"Writing is easy: All you do is sit staring at a blank sheet of paper until drops of blood form on your forehead" Gene Fowler
Enter stage left a plucky startup company from the midlands of England. The company talks about their belief in the power of writing, by their products a true understanding that quality matters and makes a difference to the experience. The array of options available for just their main product leaves me falling down a rabbit hole towards the experience I crave.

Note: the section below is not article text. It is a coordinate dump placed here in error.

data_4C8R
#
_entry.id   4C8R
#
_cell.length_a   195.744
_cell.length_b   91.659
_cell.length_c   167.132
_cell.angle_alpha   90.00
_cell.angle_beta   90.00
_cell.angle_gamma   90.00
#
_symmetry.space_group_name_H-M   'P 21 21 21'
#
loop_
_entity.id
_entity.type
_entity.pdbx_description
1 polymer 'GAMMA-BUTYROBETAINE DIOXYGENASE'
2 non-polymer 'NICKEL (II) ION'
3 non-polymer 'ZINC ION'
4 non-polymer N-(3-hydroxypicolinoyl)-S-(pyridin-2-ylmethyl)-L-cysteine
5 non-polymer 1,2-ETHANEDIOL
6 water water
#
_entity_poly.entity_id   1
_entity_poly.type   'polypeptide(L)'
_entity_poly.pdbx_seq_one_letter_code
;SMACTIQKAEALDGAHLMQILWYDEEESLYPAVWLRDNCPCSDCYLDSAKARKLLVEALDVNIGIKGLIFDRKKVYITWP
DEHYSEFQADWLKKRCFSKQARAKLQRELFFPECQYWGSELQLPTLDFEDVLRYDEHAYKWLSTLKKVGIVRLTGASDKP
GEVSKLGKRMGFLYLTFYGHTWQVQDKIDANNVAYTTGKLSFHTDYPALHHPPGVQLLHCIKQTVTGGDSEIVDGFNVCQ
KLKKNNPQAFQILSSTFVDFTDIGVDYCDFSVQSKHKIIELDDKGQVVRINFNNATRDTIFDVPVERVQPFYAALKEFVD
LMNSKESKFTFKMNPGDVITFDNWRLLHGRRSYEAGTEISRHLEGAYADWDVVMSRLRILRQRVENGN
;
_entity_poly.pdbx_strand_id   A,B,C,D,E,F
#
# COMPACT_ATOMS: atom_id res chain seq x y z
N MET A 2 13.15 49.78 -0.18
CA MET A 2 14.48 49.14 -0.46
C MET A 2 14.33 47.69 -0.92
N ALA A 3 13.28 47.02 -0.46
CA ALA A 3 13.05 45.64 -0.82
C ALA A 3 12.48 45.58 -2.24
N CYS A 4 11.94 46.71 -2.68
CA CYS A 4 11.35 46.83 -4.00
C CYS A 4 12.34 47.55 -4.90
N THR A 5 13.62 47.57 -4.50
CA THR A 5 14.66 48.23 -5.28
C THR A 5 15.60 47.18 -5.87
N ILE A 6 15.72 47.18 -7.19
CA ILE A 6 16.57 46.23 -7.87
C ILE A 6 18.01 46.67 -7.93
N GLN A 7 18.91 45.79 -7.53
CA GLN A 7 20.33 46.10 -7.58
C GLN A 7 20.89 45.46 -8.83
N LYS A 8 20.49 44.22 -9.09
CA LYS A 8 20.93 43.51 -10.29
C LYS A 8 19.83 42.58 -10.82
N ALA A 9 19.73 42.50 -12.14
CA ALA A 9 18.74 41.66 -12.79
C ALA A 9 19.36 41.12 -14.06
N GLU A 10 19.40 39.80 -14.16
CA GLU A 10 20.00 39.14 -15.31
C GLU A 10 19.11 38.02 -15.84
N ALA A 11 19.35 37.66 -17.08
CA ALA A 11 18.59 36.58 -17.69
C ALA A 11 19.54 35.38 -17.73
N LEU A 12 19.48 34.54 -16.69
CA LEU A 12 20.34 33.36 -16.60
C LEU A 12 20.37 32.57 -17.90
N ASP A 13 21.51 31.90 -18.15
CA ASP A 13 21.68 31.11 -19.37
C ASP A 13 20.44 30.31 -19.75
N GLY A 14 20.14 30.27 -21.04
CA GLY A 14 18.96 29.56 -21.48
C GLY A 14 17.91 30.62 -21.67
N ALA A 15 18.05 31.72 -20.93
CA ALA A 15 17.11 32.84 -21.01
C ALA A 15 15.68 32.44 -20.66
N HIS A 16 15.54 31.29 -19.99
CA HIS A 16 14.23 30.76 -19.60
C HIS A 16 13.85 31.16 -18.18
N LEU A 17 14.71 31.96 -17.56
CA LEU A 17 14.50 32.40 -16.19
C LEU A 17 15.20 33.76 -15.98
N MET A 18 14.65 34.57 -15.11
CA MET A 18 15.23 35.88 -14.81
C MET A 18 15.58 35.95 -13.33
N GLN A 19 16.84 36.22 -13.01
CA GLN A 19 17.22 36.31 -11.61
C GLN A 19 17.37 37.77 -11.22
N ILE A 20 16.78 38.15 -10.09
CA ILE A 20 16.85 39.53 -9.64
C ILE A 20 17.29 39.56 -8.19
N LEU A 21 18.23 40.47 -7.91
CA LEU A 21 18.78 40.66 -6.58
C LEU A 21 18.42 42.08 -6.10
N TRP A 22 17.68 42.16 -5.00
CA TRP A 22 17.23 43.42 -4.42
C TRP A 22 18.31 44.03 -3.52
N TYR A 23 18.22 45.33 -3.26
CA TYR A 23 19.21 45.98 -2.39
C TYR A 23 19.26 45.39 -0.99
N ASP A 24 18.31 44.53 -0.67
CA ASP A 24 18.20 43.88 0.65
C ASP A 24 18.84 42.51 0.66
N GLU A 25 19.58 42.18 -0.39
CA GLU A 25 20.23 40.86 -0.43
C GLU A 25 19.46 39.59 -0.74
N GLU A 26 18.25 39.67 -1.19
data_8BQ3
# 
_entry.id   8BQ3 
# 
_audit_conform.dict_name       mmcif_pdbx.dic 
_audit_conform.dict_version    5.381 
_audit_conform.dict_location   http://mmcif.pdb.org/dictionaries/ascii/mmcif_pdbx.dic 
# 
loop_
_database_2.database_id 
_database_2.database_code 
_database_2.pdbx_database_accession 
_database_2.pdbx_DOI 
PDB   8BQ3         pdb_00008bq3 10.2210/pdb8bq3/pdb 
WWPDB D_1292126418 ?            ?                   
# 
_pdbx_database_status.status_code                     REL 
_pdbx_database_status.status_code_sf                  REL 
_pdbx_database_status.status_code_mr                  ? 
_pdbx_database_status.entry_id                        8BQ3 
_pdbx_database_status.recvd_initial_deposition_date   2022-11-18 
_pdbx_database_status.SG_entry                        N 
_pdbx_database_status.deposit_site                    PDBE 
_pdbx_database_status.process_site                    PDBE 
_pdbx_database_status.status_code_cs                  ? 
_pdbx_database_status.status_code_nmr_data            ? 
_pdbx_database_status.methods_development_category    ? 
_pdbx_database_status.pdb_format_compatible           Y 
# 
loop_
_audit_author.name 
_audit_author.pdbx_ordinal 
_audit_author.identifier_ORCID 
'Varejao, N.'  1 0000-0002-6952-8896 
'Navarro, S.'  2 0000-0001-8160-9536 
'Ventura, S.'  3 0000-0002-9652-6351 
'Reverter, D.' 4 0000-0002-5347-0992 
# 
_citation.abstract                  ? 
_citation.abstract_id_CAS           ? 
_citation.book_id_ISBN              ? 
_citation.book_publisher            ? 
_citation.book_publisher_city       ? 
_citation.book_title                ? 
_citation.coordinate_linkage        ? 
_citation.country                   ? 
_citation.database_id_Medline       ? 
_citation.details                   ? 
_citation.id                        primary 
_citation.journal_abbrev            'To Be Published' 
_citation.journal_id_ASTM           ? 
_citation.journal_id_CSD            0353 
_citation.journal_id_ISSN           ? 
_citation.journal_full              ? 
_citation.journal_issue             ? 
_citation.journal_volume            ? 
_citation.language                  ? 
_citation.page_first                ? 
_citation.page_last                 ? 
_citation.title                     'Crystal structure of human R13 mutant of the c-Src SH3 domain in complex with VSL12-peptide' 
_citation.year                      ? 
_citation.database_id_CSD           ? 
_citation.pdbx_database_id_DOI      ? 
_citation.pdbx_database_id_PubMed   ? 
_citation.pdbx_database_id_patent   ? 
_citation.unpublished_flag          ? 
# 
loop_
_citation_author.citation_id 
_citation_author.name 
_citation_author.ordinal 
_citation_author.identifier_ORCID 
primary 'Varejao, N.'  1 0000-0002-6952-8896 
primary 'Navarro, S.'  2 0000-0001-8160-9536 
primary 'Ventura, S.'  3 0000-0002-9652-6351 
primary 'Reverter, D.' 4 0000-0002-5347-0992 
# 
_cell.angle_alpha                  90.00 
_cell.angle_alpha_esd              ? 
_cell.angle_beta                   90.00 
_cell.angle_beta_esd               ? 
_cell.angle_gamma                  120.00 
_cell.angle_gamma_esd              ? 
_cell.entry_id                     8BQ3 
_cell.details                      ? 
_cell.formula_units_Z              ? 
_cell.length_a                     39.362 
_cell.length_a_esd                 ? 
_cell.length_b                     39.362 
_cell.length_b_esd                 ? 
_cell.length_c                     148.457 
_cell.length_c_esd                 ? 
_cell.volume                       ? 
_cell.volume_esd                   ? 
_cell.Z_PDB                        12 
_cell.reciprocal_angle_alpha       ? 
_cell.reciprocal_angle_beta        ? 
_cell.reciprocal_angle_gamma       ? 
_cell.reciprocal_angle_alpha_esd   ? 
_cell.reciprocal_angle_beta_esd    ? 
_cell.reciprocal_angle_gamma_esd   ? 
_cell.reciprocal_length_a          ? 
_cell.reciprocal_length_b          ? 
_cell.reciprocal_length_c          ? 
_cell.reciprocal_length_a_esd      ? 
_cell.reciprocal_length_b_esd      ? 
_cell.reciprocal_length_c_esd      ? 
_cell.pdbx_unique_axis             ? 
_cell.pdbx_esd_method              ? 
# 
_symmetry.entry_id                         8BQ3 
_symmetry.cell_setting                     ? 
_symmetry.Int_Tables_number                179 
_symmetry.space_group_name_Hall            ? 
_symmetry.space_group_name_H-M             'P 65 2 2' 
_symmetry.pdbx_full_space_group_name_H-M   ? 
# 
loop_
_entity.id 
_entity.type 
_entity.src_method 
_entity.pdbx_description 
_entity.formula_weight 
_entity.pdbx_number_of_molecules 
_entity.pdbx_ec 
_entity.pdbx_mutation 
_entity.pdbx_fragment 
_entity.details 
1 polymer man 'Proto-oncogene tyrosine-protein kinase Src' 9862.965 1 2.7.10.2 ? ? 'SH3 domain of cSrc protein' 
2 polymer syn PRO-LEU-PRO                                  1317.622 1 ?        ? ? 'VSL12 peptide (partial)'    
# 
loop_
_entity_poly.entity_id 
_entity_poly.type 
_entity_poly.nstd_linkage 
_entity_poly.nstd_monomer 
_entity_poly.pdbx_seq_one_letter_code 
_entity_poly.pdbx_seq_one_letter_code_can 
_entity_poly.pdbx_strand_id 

I cannot remember when I became aware of the William Hannah notebook, perhaps via a review by 'Scribble' or a google search but I am extremely glad I did. There are 15 beautiful combinations of leather and suede colours available as 'standard' options on the company website, but to me that seemed a bit like buying an off the rack suit on Saville Row. Possible but not the experience you goto Saville Row for.
My experience of purchasing a William Hannah notebook started innocently enough, all I was doing was window shopping. There are five standard colours available for the outer leather and immediately the first challenge presented itself. The dark green leather appeared to be smart and a bit different whereas the whiskey brown and black colours bring a more traditional look to the table.